Yahoo Mail was in the news last week due to a major email outage, which began last Monday and persisted through the notorious Friday the 13th.
After the week-long, round the clock ordeal, Marissa Mayer, Yahoo's CEO, provided an update last Friday with a general outline of what went wrong and what efforts were being made to fix the problem.
In the tumblr statement, Mayer indicated that the Yahoo mail engineering team was notified last Monday of a hardware outage in a storage system that served about 1% of Yahoo's email users. The mail team worked with the storage team to restore access and move to a backup system. A full recovery was estimated to be completed by early Tuesday afternoon.
However, as noted by Mayer, due to the problem being a "particularly rare one" and "since different users were impacted in different ways" the issue was more persistent than originally thought and not immediately corrected.
"Some of the affected users were unable to access their accounts, instead seeing an outdated "scheduled maintenance" page which was a confusing and incorrect message (this has since been corrected and updated). Further, messages sent to those accounts during this time were not delivered, but held in a queue," she stated.
Over the course of the week, the Yahoo team worked on restoring access and email messages to inboxes. As of Friday afternoon, the majority of users had access restored and the backlog of messages delivered. According to Mayer, the remaining issues related to restoring IMAP access for Outlook and Apple Mail users and fully restoring inbox state.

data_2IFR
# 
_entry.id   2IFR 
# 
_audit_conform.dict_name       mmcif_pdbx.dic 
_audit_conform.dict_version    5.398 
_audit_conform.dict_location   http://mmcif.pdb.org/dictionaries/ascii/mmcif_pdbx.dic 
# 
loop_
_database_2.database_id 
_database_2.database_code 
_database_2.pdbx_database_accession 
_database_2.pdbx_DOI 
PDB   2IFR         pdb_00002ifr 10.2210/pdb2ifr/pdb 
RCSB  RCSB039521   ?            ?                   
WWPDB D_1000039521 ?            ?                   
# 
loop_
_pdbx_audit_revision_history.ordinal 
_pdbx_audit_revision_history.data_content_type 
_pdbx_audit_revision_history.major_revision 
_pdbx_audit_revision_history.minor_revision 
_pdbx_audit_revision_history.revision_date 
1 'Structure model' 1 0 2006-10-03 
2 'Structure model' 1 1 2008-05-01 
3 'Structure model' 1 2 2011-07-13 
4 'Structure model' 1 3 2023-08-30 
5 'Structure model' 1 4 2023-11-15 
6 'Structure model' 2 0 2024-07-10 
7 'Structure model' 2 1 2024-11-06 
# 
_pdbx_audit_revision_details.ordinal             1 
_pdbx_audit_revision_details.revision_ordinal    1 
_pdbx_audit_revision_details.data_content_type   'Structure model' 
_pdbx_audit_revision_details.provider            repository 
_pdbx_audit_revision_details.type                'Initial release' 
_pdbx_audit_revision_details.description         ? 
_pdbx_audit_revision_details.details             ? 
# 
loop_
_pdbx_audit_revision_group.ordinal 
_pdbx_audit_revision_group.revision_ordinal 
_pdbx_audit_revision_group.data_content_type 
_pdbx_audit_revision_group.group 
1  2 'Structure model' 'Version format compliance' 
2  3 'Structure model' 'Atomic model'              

"For many of us, Yahoo Mail is a lifeline to our friends, family members and customers. This week, we experienced a major outage that not only interrupted that connection, but caused many of you a massive inconvenience -- that's unacceptable and it’s something we're taking very seriously. Unfortunately, the outage was much more complex than it seemed at first, which is why it's taking us several days to resolve the compounding issues," Mayer said.
Although these things happen, having a main line of communication cut around the holidays is never a happy event for either the user or the provider. That this went on for almost a week raises questions about Yahoo Mail's recovery strategy and why the problem was considered so unique and difficult to resolve. Although companies tend not to disclose specifics when something like this breaks, it would be interesting to know what the "rare" problem was that could take down the email giant for almost a week.
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ABOUT THE AUTHOR
Bill Oliver has been working in Healthcare for the past 30+ years in a variety of management roles including Material Management, Purchasing, Nurse Registry, and IT. In the past 12 years his focus has been on the business end of IT Contracts, Software Licensing and Purchasing.